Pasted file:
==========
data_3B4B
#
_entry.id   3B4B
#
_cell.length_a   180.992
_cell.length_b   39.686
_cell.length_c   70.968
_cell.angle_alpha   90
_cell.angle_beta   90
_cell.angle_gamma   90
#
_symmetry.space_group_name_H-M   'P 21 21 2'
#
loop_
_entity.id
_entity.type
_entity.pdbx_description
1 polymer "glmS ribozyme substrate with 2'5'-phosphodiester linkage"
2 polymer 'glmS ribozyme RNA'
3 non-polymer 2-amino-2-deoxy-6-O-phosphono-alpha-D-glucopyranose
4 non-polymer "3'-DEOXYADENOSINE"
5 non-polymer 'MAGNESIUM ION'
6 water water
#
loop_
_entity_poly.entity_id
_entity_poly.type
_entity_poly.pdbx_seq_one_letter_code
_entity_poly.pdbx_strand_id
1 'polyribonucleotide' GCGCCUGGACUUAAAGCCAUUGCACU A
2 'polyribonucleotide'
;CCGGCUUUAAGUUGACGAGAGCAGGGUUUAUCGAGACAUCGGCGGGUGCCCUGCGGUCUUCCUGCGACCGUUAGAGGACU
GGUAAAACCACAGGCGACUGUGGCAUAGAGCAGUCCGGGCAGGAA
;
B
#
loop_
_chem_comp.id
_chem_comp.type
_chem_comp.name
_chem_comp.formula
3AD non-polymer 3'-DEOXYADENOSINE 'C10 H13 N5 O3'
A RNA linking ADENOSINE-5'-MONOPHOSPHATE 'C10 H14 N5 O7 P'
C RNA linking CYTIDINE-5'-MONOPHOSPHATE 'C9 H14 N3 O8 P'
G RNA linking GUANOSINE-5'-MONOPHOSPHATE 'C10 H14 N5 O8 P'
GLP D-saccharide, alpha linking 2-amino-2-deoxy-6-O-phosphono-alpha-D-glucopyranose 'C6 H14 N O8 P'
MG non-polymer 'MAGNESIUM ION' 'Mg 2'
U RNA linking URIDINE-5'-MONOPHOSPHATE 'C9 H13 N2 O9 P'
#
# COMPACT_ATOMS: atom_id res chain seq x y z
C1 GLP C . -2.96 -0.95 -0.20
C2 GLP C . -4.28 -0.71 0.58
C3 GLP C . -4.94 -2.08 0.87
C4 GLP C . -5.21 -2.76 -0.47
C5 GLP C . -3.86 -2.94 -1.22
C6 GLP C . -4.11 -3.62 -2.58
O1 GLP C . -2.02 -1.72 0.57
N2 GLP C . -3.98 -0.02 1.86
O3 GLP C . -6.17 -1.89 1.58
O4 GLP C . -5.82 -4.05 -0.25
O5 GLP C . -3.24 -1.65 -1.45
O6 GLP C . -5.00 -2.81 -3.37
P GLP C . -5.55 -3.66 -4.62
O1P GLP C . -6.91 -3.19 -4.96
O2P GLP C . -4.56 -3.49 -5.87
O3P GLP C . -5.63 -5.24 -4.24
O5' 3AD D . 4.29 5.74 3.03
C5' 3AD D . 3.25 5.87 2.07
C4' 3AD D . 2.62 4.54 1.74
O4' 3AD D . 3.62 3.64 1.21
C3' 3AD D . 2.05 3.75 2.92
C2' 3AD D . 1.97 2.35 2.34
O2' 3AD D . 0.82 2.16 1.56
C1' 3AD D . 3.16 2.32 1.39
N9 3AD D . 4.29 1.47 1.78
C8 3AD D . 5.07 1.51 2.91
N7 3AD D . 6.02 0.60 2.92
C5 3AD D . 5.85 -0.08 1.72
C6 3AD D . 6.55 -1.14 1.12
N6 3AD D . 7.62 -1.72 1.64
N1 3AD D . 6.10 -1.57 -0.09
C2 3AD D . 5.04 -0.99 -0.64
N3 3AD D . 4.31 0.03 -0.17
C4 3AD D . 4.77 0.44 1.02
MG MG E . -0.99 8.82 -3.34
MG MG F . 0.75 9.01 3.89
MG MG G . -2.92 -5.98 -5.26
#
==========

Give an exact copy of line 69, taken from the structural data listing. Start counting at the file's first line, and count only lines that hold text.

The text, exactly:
C4' 3AD D . 2.62 4.54 1.74